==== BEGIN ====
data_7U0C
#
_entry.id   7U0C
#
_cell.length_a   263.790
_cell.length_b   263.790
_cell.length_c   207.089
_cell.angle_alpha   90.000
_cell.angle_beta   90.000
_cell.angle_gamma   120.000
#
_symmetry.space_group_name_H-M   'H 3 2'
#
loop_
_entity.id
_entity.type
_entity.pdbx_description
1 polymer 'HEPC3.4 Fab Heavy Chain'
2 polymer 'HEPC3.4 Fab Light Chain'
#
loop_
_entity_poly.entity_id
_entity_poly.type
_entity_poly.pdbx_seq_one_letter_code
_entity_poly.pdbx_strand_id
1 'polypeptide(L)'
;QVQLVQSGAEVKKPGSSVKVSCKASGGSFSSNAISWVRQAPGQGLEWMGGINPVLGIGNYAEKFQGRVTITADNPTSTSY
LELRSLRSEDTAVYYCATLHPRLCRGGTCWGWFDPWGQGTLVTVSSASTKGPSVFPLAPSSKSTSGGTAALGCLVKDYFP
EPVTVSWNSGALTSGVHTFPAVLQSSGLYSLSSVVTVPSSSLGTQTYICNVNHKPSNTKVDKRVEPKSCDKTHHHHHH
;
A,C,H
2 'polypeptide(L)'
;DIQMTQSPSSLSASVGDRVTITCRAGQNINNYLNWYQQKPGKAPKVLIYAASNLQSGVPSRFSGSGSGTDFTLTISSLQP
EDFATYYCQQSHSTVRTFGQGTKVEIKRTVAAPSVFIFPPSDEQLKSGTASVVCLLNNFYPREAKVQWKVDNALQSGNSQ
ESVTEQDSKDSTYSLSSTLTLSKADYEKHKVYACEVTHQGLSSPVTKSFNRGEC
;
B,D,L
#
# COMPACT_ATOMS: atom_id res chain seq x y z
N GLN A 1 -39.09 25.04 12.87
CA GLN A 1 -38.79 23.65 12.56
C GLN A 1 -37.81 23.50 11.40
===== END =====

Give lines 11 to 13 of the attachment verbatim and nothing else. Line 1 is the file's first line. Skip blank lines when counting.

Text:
#
_symmetry.space_group_name_H-M   'H 3 2'
#